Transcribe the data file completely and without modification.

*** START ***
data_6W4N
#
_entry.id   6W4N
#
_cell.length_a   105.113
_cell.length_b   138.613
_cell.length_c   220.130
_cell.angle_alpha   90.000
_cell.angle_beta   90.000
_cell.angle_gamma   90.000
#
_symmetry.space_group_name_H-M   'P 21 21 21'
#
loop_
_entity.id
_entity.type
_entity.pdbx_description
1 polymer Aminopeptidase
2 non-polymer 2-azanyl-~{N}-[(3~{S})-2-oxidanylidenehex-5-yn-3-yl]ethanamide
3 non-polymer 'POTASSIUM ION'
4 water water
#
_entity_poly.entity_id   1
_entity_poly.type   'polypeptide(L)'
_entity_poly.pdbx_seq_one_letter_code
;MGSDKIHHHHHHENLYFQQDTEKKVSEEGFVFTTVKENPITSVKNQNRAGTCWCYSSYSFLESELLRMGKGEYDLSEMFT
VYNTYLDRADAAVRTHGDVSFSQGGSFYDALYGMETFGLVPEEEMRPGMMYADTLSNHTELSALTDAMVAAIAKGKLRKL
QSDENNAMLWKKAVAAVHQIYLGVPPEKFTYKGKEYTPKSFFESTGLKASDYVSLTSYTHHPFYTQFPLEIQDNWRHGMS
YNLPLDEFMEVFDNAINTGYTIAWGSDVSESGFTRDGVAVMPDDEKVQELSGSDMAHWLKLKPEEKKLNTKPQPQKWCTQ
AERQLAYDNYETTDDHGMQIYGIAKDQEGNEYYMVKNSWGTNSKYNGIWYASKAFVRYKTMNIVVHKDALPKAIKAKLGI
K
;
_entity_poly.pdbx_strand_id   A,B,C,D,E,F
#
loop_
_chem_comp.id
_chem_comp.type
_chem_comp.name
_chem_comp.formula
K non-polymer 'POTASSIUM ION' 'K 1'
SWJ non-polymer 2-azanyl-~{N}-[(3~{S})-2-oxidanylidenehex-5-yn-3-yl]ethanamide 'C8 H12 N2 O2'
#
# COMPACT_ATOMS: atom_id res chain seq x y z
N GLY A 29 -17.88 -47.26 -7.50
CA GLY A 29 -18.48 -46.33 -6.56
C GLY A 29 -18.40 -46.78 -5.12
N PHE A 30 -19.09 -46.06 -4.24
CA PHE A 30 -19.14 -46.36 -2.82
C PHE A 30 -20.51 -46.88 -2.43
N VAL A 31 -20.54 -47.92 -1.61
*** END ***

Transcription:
data_6W4N
#
_entry.id   6W4N
#
_cell.length_a   105.113
_cell.length_b   138.613
_cell.length_c   220.130
_cell.angle_alpha   90.000
_cell.angle_beta   90.000
_cell.angle_gamma   90.000
#
_symmetry.space_group_name_H-M   'P 21 21 21'
#
loop_
_entity.id
_entity.type
_entity.pdbx_description
1 polymer Aminopeptidase
2 non-polymer 2-azanyl-~{N}-[(3~{S})-2-oxidanylidenehex-5-yn-3-yl]ethanamide
3 non-polymer 'POTASSIUM ION'
4 water water
#
_entity_poly.entity_id   1
_entity_poly.type   'polypeptide(L)'
_entity_poly.pdbx_seq_one_letter_code
;MGSDKIHHHHHHENLYFQQDTEKKVSEEGFVFTTVKENPITSVKNQNRAGTCWCYSSYSFLESELLRMGKGEYDLSEMFT
VYNTYLDRADAAVRTHGDVSFSQGGSFYDALYGMETFGLVPEEEMRPGMMYADTLSNHTELSALTDAMVAAIAKGKLRKL
QSDENNAMLWKKAVAAVHQIYLGVPPEKFTYKGKEYTPKSFFESTGLKASDYVSLTSYTHHPFYTQFPLEIQDNWRHGMS
YNLPLDEFMEVFDNAINTGYTIAWGSDVSESGFTRDGVAVMPDDEKVQELSGSDMAHWLKLKPEEKKLNTKPQPQKWCTQ
AERQLAYDNYETTDDHGMQIYGIAKDQEGNEYYMVKNSWGTNSKYNGIWYASKAFVRYKTMNIVVHKDALPKAIKAKLGI
K
;
_entity_poly.pdbx_strand_id   A,B,C,D,E,F
#
loop_
_chem_comp.id
_chem_comp.type
_chem_comp.name
_chem_comp.formula
K non-polymer 'POTASSIUM ION' 'K 1'
SWJ non-polymer 2-azanyl-~{N}-[(3~{S})-2-oxidanylidenehex-5-yn-3-yl]ethanamide 'C8 H12 N2 O2'
#
# COMPACT_ATOMS: atom_id res chain seq x y z
N GLY A 29 -17.88 -47.26 -7.50
CA GLY A 29 -18.48 -46.33 -6.56
C GLY A 29 -18.40 -46.78 -5.12
N PHE A 30 -19.09 -46.06 -4.24
CA PHE A 30 -19.14 -46.36 -2.82
C PHE A 30 -20.51 -46.88 -2.43
N VAL A 31 -20.54 -47.92 -1.61